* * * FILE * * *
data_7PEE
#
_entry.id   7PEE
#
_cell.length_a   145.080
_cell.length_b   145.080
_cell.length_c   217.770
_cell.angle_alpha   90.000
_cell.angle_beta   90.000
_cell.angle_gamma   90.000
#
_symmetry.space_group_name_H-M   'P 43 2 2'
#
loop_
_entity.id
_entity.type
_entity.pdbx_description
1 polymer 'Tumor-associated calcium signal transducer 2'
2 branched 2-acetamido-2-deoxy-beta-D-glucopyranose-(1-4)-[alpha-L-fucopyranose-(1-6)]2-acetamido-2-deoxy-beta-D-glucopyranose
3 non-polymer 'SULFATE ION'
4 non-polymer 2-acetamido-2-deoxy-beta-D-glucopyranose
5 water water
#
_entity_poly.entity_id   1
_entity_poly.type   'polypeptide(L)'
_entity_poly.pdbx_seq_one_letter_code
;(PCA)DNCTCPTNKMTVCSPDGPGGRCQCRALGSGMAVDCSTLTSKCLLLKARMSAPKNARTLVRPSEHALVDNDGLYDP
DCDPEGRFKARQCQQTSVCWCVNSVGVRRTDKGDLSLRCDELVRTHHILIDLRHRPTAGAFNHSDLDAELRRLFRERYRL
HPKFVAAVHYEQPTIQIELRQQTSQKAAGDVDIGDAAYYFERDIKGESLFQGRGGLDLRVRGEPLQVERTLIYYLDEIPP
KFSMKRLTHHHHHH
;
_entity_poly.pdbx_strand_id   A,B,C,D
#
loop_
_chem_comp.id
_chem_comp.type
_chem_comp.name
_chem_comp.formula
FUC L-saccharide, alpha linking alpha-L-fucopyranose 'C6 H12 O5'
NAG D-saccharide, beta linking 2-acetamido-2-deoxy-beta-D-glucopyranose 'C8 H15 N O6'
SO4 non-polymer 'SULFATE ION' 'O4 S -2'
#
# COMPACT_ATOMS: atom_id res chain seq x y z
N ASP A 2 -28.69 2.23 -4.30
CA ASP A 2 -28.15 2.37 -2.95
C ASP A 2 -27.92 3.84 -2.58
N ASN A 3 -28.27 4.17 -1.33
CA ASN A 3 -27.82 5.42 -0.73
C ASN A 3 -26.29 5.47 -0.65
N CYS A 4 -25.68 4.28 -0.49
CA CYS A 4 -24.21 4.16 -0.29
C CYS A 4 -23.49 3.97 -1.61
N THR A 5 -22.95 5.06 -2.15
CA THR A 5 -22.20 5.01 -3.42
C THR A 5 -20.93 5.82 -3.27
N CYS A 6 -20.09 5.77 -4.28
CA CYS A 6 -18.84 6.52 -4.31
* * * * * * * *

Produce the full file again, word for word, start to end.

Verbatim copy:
data_7PEE
#
_entry.id   7PEE
#
_cell.length_a   145.080
_cell.length_b   145.080
_cell.length_c   217.770
_cell.angle_alpha   90.000
_cell.angle_beta   90.000
_cell.angle_gamma   90.000
#
_symmetry.space_group_name_H-M   'P 43 2 2'
#
loop_
_entity.id
_entity.type
_entity.pdbx_description
1 polymer 'Tumor-associated calcium signal transducer 2'
2 branched 2-acetamido-2-deoxy-beta-D-glucopyranose-(1-4)-[alpha-L-fucopyranose-(1-6)]2-acetamido-2-deoxy-beta-D-glucopyranose
3 non-polymer 'SULFATE ION'
4 non-polymer 2-acetamido-2-deoxy-beta-D-glucopyranose
5 water water
#
_entity_poly.entity_id   1
_entity_poly.type   'polypeptide(L)'
_entity_poly.pdbx_seq_one_letter_code
;(PCA)DNCTCPTNKMTVCSPDGPGGRCQCRALGSGMAVDCSTLTSKCLLLKARMSAPKNARTLVRPSEHALVDNDGLYDP
DCDPEGRFKARQCQQTSVCWCVNSVGVRRTDKGDLSLRCDELVRTHHILIDLRHRPTAGAFNHSDLDAELRRLFRERYRL
HPKFVAAVHYEQPTIQIELRQQTSQKAAGDVDIGDAAYYFERDIKGESLFQGRGGLDLRVRGEPLQVERTLIYYLDEIPP
KFSMKRLTHHHHHH
;
_entity_poly.pdbx_strand_id   A,B,C,D
#
loop_
_chem_comp.id
_chem_comp.type
_chem_comp.name
_chem_comp.formula
FUC L-saccharide, alpha linking alpha-L-fucopyranose 'C6 H12 O5'
NAG D-saccharide, beta linking 2-acetamido-2-deoxy-beta-D-glucopyranose 'C8 H15 N O6'
SO4 non-polymer 'SULFATE ION' 'O4 S -2'
#
# COMPACT_ATOMS: atom_id res chain seq x y z
N ASP A 2 -28.69 2.23 -4.30
CA ASP A 2 -28.15 2.37 -2.95
C ASP A 2 -27.92 3.84 -2.58
N ASN A 3 -28.27 4.17 -1.33
CA ASN A 3 -27.82 5.42 -0.73
C ASN A 3 -26.29 5.47 -0.65
N CYS A 4 -25.68 4.28 -0.49
CA CYS A 4 -24.21 4.16 -0.29
C CYS A 4 -23.49 3.97 -1.61
N THR A 5 -22.95 5.06 -2.15
CA THR A 5 -22.20 5.01 -3.42
C THR A 5 -20.93 5.82 -3.27
N CYS A 6 -20.09 5.77 -4.28
CA CYS A 6 -18.84 6.52 -4.31